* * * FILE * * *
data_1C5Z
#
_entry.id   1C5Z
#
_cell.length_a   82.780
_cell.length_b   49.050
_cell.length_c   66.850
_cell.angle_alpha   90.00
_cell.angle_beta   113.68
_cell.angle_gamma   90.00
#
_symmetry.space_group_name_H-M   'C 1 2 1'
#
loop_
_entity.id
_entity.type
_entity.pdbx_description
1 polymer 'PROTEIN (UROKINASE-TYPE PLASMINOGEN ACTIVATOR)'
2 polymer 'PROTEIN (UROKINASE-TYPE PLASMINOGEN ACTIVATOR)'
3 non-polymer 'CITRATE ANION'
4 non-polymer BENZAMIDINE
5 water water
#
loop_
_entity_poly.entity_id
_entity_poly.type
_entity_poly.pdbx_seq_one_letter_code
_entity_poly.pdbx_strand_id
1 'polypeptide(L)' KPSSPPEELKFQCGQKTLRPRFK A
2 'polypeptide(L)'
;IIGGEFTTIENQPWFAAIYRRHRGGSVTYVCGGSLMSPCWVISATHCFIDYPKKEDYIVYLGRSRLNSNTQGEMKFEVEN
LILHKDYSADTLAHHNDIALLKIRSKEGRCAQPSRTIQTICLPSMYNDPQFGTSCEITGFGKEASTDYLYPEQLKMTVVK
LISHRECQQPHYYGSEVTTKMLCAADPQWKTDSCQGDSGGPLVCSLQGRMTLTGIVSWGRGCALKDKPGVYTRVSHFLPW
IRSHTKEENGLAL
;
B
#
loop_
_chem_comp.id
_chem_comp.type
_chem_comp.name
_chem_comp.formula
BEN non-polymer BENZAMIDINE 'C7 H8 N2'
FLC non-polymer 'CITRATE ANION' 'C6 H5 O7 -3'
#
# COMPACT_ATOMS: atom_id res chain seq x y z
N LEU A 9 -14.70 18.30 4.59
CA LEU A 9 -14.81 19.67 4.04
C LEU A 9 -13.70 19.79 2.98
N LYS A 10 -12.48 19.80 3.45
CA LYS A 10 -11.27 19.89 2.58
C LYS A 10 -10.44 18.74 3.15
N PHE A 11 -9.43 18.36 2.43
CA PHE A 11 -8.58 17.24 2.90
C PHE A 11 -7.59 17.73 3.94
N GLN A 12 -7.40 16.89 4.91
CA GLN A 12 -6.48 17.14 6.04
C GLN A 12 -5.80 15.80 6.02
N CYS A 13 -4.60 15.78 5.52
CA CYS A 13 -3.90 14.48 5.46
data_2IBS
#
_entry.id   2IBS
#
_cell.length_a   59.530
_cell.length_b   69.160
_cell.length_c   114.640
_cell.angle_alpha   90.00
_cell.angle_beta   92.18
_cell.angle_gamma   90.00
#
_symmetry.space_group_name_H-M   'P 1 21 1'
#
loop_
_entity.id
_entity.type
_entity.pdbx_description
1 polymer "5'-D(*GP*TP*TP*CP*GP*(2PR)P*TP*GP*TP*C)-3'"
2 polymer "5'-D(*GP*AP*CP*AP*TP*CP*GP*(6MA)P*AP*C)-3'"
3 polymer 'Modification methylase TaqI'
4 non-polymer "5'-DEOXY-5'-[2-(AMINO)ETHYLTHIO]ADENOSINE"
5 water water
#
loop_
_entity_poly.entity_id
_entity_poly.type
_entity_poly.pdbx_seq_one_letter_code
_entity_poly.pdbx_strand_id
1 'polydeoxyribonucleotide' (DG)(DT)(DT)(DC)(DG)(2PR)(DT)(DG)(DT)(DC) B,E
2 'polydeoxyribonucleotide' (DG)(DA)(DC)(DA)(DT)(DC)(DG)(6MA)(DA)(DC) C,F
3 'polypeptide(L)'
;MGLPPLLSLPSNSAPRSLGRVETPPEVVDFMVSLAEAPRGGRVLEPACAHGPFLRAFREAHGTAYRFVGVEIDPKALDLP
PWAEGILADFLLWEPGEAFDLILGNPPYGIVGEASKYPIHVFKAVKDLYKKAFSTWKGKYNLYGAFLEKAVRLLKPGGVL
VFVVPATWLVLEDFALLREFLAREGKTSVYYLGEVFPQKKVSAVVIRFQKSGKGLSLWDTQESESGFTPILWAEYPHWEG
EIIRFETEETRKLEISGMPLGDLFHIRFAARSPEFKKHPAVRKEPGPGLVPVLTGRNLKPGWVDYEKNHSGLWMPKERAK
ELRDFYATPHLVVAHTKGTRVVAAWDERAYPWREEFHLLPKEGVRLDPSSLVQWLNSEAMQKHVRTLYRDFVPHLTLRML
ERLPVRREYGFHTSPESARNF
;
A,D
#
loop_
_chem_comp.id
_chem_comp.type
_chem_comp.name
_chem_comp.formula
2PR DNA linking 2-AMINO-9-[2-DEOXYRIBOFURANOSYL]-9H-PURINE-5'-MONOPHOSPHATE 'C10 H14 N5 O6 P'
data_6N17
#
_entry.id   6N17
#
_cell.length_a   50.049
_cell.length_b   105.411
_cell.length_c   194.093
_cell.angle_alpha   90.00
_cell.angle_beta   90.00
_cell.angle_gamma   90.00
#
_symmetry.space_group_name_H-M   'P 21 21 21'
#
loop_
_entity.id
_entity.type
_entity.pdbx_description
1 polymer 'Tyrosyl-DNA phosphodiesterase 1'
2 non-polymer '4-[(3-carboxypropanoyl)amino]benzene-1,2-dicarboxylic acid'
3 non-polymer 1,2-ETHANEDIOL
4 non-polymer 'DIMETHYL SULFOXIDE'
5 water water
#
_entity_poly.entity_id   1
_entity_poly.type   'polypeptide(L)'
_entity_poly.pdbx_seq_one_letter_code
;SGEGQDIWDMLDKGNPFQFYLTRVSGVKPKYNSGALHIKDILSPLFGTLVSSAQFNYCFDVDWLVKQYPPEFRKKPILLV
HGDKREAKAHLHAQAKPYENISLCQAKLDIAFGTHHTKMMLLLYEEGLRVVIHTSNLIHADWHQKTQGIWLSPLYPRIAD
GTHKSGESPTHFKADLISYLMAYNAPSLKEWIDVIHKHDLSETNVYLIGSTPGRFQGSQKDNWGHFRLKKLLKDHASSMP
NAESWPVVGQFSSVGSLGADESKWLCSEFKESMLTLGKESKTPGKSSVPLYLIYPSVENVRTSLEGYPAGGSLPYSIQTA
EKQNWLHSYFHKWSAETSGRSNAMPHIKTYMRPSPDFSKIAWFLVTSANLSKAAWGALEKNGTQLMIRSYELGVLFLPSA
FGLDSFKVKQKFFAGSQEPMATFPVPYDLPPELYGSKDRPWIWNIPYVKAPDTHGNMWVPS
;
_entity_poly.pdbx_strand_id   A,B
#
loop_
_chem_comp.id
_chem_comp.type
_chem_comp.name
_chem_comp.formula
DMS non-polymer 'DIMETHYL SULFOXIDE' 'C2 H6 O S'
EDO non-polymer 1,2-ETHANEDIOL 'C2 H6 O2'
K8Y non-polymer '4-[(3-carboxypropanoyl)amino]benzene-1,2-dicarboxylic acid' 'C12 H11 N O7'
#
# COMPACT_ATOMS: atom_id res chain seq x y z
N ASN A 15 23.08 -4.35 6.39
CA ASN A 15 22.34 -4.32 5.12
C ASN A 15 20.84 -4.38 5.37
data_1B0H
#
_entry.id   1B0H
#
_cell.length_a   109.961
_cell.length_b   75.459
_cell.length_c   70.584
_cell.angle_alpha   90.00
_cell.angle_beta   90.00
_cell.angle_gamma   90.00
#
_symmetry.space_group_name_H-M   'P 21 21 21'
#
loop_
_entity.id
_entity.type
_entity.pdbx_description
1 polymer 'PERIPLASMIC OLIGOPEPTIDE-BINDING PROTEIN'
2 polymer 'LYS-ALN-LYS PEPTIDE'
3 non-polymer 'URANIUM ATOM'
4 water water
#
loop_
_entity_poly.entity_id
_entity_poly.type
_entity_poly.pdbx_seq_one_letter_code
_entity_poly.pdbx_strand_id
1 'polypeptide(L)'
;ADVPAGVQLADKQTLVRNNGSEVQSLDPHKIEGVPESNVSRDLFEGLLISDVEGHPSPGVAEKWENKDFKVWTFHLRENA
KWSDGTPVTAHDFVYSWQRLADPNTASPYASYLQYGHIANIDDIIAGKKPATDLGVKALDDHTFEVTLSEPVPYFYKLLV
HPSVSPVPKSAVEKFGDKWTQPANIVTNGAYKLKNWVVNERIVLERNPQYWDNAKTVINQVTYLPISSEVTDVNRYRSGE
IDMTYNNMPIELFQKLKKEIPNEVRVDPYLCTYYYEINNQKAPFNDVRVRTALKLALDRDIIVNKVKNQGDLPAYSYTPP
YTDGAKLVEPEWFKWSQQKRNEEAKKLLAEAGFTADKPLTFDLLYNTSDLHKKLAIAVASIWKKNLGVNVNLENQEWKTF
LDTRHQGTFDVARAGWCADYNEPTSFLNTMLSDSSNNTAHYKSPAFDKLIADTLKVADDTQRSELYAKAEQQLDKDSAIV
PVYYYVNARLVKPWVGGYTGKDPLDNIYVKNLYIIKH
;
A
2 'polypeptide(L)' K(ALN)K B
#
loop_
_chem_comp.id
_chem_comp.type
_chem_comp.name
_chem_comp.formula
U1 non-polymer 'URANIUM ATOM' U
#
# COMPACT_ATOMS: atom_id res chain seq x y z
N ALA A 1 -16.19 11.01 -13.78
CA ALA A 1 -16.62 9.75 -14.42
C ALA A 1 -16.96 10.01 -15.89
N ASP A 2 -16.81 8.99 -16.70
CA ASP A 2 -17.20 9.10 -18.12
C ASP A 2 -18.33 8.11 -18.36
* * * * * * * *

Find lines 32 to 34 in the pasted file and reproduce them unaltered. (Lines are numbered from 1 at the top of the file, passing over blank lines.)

LILHKDYSADTLAHHNDIALLKIRSKEGRCAQPSRTIQTICLPSMYNDPQFGTSCEITGFGKEASTDYLYPEQLKMTVVK
LISHRECQQPHYYGSEVTTKMLCAADPQWKTDSCQGDSGGPLVCSLQGRMTLTGIVSWGRGCALKDKPGVYTRVSHFLPW
IRSHTKEENGLAL